Society for Social Work and Research

Sixteenth Annual Conference Research That Makes A Difference: Advancing Practice and Shaping Public Policy
11-15 January 2012 I Grand Hyatt Washington I Washington, DC

52P Linguistic Acculturation and Emotional Well-Being In U.S. Schools

Friday, January 13, 2012
Independence F - I (Grand Hyatt Washington)
* noted as presenting author
Rose M. Perez, PhD, Assistant Professor, Fordham University, New York, NY
Background: The ability to speak English is a critical factor in a young immigrant's ability to participate in contexts outside the home and to excel academically in the United States. Indeed, research is often concerned with immigrant youths' school achievement or the absence of health problems or criminal activity. Researchers have also examined how the strains of acculturation affect Latino(a) adolescents' academic aspirations and role performance. There has been less attention to emotional antecedents, such as the experiences that help explain how young immigrants at different levels of linguistic preference/ability feel in school/work settings versus other contexts in which they spend time. This paper draws on person-context models, which predicate higher well-being when the context one spends time in is culturally familiar. This study, by combining a unique dataset with advanced statistical tools, allowed the opportunity to explore how the experience of well-being is moderated by the effect of language between the home and school contexts. It is hypothesized that congruence between the Latino adolescent and the contexts in which they spend time increases well-being.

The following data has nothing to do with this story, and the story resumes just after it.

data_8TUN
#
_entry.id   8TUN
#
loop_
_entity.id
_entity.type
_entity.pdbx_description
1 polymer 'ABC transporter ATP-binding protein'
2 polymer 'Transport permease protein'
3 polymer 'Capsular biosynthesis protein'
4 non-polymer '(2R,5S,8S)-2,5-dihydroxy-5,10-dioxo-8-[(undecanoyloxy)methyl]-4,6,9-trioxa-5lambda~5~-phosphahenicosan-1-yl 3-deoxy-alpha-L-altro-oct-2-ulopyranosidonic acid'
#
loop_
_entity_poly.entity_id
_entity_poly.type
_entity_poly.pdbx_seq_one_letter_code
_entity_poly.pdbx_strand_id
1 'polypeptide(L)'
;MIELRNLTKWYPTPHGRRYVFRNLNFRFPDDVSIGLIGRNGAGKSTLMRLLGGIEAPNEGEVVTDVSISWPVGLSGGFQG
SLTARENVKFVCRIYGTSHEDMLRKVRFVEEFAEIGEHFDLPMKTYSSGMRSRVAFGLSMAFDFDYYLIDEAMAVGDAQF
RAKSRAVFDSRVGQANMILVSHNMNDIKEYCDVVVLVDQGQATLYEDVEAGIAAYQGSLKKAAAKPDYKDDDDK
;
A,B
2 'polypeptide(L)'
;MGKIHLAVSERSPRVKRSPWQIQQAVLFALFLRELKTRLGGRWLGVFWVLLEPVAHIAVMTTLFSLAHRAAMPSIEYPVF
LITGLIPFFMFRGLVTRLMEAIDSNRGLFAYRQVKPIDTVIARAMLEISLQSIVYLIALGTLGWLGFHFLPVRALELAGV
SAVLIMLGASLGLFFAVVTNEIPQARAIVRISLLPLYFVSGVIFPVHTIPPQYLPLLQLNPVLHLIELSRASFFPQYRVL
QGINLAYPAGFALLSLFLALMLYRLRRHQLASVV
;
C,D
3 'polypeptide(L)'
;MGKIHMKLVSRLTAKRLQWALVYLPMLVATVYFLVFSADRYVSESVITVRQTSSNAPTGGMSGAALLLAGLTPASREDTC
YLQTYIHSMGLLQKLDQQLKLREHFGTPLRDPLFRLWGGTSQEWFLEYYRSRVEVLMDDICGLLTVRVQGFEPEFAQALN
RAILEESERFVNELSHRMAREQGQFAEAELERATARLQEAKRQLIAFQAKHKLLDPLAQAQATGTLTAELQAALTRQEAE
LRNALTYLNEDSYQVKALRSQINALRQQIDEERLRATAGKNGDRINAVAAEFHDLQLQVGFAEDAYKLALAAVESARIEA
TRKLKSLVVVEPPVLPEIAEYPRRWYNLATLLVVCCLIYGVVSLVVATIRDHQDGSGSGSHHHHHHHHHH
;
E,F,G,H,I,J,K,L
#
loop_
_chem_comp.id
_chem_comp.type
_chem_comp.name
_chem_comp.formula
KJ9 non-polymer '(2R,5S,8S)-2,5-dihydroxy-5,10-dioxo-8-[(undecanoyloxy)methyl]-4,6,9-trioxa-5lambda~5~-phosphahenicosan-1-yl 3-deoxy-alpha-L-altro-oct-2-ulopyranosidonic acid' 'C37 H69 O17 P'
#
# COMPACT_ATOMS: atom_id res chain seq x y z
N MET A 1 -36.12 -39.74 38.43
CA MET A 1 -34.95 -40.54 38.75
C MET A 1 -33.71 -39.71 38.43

Methods: Data from the base year of the 1993 to 1997 Alfred P. Sloan Study of Youth and Social Development employing the Experience Sampling Method allows multiple within-person comparisons, facilitating an understanding of how adolescents experienced well-being in different contexts. This analysis focused on how adolescents with different language abilities/preferences experienced well-being when in the context of family relative to when in school. How a group's reported well-being varied between one context and another is thought to indicate person-context congruence.

Results: Data show that across three well-being outcome variables—mood, self-esteem, and concentration—Spanish-dominant youth are shown to have higher levels of emotional well-being when with family more than in school. Youth who reported speaking Spanish most frequently experienced higher well-being when with family and lower well-being at school; in concentration they experienced zero change (not significant); in self-esteem they experienced a +.113 change (p < .05); and in mood they experienced a –.081 change (not significant). The reverse was true for Latinos with the ability to speak English and those who speak multiple languages. Latinos who learned Spanish first and English second have well-being scores that are much greater when at school than when with family; in mood they have a 0.429 change (p < .001); in self-esteem they have a 0.410 change (p < .001); and in concentration they have a 0.623 change (p < .001). Latinos whose first and current language is English report higher well-being when at school/work than when with family: they experienced a 0.372 change in mood (not significant); their self-esteem is +0.307 (not significant); and they have a 0.623 (p < .05) change in concentration. All in all, this data suggests that the close family bond, characteristic of Latino culture, loosens as one gains knowledge of English.

Implications for practice: Findings draw attention to the need to further understand how language moderates and affects social outcomes. For instance, do institutional accommodations tolerating cultural retention help preserve family harmony and / or assist children in feeling better or learning more from environments where they feel at home? An auxiliary benefit of this research is in the demonstration of the practical utility of a fixed effects model to reduce bias in cross-cultural research.